A complex and hybrid land nestled between the Val d’Orcia and the Maremma, the Amiata area is a hub of life and culture that takes its name from Monte Amiata, a 1,738-metre dormant volcano dominating the landscape. In a place so rooted in its nature, its story can only be told through the elements, and so we offer here a metaphorical journey into this land.
The earth around Amiata is a fertile land, feeding its dedicated farmers for centuries and rewarding them generously with riches like mushrooms, chestnuts and the renowned olives from Seggiano. Thanks to this growth and development, the area has also been able to nurture its art and culture. Indeed, the cultures of Siena and the Maremma come together here, among the oak and chestnut forests in the six nature reserves, which priest and peace activist Ernesto Balducci, a native of Santa Fiora, called an “inland island”.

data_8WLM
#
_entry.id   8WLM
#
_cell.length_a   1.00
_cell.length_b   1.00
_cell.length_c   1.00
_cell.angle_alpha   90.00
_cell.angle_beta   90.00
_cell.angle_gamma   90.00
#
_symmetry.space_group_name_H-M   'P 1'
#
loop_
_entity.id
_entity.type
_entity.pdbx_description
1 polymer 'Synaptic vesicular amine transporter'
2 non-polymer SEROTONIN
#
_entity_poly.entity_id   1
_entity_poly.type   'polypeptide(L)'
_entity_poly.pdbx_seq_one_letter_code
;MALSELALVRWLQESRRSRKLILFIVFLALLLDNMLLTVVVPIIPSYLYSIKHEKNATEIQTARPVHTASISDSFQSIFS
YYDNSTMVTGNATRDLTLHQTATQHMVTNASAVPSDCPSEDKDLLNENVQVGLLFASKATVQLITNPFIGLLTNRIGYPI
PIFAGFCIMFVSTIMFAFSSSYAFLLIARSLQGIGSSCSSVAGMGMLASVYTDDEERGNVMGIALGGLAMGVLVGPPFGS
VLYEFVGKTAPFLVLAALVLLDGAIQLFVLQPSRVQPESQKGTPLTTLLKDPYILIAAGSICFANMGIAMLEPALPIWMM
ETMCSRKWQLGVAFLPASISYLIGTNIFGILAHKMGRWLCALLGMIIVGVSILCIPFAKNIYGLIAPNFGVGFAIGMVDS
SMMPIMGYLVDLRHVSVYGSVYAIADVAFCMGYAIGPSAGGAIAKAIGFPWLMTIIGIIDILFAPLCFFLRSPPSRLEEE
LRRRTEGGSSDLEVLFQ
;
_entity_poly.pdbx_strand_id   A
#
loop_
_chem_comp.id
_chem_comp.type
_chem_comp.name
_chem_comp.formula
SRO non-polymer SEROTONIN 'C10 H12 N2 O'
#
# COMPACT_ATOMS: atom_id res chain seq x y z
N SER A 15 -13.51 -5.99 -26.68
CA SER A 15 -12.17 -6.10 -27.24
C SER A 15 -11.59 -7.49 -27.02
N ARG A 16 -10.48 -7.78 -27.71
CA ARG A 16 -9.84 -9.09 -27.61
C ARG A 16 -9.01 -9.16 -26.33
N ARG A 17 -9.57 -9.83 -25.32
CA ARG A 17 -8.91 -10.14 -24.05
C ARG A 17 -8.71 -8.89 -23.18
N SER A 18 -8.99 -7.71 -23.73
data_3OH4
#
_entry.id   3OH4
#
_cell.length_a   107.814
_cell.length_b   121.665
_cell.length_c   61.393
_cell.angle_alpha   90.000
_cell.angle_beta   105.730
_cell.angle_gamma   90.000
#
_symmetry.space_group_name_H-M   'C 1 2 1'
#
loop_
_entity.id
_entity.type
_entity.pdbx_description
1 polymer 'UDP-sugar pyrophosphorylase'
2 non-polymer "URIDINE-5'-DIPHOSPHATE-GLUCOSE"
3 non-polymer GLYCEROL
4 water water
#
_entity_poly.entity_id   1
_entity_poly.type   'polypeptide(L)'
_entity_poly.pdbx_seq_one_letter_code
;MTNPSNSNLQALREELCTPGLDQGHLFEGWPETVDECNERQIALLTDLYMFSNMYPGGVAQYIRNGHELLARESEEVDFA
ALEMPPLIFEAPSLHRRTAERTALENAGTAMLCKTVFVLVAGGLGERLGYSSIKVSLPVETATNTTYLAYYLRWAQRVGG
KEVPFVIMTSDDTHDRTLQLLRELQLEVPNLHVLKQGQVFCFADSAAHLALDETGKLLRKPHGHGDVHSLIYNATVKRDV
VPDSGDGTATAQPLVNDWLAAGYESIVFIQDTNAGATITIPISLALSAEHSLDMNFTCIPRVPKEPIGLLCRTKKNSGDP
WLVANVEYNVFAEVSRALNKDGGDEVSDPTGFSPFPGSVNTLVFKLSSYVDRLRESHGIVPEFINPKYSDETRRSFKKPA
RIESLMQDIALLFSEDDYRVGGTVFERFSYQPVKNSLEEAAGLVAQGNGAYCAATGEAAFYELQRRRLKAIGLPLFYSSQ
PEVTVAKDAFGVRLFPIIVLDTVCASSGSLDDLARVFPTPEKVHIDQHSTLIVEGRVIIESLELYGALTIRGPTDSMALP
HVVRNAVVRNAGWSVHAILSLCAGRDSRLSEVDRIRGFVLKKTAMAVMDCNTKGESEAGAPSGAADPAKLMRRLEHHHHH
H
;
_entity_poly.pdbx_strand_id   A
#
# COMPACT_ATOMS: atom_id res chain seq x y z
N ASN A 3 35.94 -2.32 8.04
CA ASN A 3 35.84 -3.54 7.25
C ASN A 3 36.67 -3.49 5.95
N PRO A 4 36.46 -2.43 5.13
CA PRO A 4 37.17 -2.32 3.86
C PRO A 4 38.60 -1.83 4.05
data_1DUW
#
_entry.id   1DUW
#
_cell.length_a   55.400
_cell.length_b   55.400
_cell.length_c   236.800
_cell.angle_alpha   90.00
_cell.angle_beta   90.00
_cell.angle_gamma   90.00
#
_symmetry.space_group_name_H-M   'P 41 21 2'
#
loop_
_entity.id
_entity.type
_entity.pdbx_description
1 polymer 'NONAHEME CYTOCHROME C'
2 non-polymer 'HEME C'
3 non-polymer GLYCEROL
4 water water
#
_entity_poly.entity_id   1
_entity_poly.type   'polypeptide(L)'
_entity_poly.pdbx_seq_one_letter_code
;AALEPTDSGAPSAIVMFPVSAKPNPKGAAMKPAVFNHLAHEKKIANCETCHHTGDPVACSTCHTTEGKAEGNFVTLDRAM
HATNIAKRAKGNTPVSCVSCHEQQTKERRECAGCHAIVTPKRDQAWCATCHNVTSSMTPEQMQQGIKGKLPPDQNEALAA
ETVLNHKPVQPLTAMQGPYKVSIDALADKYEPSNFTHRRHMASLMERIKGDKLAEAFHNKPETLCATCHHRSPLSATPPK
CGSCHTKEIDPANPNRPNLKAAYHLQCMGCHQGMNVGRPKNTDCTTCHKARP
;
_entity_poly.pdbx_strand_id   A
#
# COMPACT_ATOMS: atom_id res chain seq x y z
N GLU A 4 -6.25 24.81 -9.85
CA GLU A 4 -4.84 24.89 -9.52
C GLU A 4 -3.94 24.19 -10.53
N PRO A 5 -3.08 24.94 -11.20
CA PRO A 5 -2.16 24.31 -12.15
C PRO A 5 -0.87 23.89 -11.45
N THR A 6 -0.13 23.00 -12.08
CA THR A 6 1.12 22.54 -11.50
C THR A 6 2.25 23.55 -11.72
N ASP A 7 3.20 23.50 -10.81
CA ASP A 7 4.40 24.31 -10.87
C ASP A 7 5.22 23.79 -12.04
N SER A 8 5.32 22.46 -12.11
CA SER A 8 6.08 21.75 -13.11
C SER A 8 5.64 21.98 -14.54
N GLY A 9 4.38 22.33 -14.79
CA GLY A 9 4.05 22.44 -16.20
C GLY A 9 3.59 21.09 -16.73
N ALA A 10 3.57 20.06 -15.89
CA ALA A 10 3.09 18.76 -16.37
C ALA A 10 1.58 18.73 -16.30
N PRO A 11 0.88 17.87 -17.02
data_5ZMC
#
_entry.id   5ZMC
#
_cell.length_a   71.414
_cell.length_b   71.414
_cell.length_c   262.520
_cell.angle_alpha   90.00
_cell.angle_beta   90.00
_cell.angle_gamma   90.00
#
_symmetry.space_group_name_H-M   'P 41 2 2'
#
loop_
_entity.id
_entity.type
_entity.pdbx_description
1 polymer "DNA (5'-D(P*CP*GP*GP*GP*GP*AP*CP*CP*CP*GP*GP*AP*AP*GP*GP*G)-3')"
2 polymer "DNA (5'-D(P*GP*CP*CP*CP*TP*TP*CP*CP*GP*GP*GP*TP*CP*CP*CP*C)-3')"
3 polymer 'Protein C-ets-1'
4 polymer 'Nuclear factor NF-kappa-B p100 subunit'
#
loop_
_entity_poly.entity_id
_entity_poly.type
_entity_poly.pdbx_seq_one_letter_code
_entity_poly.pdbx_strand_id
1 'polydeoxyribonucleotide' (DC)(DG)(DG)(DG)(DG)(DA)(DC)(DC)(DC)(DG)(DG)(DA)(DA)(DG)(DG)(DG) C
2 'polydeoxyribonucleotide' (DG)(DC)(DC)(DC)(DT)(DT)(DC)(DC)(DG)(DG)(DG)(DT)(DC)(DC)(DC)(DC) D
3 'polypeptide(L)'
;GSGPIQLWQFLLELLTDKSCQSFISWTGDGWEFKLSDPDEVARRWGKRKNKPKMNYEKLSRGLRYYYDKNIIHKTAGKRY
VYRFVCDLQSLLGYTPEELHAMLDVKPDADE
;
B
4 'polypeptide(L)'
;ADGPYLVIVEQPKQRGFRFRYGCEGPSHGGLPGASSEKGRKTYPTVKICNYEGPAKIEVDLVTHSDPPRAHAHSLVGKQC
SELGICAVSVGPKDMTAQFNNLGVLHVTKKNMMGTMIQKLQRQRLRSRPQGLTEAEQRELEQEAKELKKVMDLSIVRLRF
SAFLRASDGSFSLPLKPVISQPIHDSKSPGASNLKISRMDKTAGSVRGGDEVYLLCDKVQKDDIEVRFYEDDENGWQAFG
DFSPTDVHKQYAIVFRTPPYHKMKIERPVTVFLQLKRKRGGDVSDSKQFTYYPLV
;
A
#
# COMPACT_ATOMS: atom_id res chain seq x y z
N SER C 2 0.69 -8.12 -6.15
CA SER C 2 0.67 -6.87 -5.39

Water is the main element defining the personality of this region. Here, water flows three ways: gushing from its sources, frozen as snow or sprouting from hot springs. The water bubbling magnificently to the surface in Santa Fiora courses through the woods and merges with winding streams. Snow falls freely in the winter, to the joy of skiers, while in places like Bagni San Filippo, thermal waters burst forth from the heart of the volcano.
Fire is another distinguishing element of these mountains; it purifies, destroys and recreates, making the soil fertile. Torches, bonfires and the Focarazza in Roccalbegna at Christmastime are folk traditions rooted in ancient culture. Everywhere you look, you see fire, like on June 24, the feast day of St. John the Baptist and the day farmers burn their leftover timber, or in the winter, when it’s thought to bring good luck for the next harvest.
Then there’s the cool air of the mountains or the hot air balloons that take you high into the sky to observe the vase, verdant expanses, with views as far as the Apennines and Lake Bolsena.